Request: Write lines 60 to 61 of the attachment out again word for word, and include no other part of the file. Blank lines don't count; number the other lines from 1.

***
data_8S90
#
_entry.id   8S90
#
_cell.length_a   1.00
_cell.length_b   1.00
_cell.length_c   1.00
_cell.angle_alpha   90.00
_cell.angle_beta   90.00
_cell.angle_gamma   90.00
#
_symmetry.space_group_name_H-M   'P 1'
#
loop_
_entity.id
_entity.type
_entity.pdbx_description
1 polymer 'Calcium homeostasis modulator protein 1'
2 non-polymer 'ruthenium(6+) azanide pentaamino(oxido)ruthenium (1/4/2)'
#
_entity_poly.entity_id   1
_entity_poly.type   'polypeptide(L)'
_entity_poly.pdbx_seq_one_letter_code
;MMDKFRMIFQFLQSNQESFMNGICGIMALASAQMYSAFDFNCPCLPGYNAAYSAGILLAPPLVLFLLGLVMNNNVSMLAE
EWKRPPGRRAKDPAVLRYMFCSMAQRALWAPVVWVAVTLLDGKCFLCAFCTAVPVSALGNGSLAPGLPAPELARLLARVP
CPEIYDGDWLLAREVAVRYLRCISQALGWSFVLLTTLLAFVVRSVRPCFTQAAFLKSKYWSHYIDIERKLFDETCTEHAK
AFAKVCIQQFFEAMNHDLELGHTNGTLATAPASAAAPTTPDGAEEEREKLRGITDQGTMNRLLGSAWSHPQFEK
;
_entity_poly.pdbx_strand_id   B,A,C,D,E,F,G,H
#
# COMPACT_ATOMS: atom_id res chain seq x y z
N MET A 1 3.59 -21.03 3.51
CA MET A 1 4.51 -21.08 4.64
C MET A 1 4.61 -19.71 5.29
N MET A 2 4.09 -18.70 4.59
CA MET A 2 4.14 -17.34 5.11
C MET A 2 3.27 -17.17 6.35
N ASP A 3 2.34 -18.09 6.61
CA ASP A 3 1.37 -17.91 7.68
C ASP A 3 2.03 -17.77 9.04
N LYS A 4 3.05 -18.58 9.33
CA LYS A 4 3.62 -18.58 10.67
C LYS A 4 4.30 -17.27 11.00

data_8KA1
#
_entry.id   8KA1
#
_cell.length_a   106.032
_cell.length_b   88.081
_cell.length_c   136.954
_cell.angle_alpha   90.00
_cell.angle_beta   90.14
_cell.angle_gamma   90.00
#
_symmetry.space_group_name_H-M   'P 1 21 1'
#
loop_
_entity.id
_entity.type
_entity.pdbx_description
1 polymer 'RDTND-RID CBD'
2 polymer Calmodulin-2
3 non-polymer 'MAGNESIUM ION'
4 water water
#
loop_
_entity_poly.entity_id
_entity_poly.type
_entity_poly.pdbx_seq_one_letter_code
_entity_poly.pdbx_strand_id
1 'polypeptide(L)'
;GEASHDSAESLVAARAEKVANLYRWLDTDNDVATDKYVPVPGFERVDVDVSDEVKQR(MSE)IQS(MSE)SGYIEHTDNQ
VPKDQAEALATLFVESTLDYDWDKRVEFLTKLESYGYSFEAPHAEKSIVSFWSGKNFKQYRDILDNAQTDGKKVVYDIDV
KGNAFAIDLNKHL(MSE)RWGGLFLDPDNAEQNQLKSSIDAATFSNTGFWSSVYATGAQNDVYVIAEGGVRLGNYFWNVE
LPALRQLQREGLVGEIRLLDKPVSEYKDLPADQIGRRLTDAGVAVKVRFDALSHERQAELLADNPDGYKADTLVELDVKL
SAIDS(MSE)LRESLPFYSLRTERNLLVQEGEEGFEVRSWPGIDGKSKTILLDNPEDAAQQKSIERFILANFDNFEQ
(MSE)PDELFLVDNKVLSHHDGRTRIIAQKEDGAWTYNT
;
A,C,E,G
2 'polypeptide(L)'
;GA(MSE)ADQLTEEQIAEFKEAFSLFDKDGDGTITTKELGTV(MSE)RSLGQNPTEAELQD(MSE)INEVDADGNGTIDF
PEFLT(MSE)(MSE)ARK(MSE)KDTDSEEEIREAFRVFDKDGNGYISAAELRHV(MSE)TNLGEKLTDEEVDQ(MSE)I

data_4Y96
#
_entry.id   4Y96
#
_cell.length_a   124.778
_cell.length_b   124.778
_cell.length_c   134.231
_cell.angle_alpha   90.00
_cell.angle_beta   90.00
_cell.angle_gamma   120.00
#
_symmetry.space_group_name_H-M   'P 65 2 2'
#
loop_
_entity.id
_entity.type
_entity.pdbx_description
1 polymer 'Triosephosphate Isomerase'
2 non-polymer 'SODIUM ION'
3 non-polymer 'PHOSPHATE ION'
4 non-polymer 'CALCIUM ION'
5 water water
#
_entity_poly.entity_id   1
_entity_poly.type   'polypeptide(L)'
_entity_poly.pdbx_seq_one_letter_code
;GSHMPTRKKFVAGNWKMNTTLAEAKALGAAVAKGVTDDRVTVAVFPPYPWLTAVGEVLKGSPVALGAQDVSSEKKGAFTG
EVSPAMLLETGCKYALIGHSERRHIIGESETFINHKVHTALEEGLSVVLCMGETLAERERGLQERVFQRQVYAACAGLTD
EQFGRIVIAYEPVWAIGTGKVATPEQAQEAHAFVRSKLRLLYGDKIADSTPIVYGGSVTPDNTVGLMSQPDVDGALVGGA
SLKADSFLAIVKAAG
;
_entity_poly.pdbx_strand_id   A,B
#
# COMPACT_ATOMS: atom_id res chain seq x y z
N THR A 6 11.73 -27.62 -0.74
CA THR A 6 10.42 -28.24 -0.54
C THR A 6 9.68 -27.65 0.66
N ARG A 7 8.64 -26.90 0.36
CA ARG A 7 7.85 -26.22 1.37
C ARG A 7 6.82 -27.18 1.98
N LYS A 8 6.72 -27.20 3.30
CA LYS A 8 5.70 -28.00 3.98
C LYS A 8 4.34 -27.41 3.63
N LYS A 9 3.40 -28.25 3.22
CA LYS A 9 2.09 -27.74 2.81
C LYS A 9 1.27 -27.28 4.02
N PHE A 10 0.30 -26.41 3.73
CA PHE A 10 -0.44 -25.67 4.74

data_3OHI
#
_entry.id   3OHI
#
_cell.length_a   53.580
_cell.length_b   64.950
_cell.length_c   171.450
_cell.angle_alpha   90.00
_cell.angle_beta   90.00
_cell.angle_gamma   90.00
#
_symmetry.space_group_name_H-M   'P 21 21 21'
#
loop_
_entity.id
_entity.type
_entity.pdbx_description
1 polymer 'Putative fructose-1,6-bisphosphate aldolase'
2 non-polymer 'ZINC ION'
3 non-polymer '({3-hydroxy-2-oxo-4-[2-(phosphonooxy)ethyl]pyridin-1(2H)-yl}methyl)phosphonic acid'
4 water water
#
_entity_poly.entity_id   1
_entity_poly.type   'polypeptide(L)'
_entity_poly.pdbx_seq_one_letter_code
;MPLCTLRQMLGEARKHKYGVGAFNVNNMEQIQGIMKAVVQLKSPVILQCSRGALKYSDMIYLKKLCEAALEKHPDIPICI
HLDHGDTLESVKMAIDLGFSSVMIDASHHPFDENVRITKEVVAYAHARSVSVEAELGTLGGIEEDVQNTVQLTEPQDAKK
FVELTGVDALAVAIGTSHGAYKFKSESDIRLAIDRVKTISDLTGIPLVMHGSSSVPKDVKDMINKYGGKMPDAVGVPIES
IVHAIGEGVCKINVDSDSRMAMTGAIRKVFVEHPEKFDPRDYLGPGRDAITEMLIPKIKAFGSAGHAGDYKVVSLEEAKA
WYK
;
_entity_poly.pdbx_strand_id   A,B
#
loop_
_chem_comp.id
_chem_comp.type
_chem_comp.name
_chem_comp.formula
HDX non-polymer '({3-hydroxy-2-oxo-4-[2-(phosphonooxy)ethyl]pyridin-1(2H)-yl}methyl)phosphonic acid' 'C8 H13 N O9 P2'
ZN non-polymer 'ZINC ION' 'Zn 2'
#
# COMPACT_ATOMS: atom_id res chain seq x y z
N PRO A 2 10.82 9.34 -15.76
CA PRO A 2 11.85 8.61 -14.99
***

_entity.pdbx_description
1 polymer 'RDTND-RID CBD'